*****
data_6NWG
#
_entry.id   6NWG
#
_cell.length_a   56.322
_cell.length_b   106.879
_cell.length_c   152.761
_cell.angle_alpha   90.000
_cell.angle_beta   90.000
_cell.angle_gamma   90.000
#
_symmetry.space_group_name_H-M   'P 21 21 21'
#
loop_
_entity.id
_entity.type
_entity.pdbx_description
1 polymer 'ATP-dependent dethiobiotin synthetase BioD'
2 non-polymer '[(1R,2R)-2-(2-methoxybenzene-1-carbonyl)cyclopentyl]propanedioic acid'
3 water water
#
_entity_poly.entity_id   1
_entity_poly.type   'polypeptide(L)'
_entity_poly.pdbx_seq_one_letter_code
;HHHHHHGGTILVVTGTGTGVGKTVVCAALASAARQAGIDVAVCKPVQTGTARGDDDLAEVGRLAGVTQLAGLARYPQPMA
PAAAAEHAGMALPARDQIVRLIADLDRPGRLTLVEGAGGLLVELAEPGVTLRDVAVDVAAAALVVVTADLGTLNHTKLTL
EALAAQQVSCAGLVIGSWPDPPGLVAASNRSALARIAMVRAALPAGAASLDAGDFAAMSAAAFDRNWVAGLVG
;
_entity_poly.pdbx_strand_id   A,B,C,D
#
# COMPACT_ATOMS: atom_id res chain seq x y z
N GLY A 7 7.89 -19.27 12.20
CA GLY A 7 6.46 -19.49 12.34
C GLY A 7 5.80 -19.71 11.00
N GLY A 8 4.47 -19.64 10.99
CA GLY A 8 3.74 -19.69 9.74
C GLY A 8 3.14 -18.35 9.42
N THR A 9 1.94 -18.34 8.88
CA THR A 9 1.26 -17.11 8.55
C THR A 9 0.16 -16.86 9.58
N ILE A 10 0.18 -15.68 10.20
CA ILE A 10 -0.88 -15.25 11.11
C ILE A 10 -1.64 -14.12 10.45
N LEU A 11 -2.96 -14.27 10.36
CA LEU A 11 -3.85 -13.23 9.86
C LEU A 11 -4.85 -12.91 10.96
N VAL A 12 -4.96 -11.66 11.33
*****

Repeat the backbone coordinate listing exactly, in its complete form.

data_6NWG
#
_entry.id   6NWG
#
_cell.length_a   56.322
_cell.length_b   106.879
_cell.length_c   152.761
_cell.angle_alpha   90.000
_cell.angle_beta   90.000
_cell.angle_gamma   90.000
#
_symmetry.space_group_name_H-M   'P 21 21 21'
#
loop_
_entity.id
_entity.type
_entity.pdbx_description
1 polymer 'ATP-dependent dethiobiotin synthetase BioD'
2 non-polymer '[(1R,2R)-2-(2-methoxybenzene-1-carbonyl)cyclopentyl]propanedioic acid'
3 water water
#
_entity_poly.entity_id   1
_entity_poly.type   'polypeptide(L)'
_entity_poly.pdbx_seq_one_letter_code
;HHHHHHGGTILVVTGTGTGVGKTVVCAALASAARQAGIDVAVCKPVQTGTARGDDDLAEVGRLAGVTQLAGLARYPQPMA
PAAAAEHAGMALPARDQIVRLIADLDRPGRLTLVEGAGGLLVELAEPGVTLRDVAVDVAAAALVVVTADLGTLNHTKLTL
EALAAQQVSCAGLVIGSWPDPPGLVAASNRSALARIAMVRAALPAGAASLDAGDFAAMSAAAFDRNWVAGLVG
;
_entity_poly.pdbx_strand_id   A,B,C,D
#
# COMPACT_ATOMS: atom_id res chain seq x y z
N GLY A 7 7.89 -19.27 12.20
CA GLY A 7 6.46 -19.49 12.34
C GLY A 7 5.80 -19.71 11.00
N GLY A 8 4.47 -19.64 10.99
CA GLY A 8 3.74 -19.69 9.74
C GLY A 8 3.14 -18.35 9.42
N THR A 9 1.94 -18.34 8.88
CA THR A 9 1.26 -17.11 8.55
C THR A 9 0.16 -16.86 9.58
N ILE A 10 0.18 -15.68 10.20
CA ILE A 10 -0.88 -15.25 11.11
C ILE A 10 -1.64 -14.12 10.45
N LEU A 11 -2.96 -14.27 10.36
CA LEU A 11 -3.85 -13.23 9.86
C LEU A 11 -4.85 -12.91 10.96
N VAL A 12 -4.96 -11.66 11.33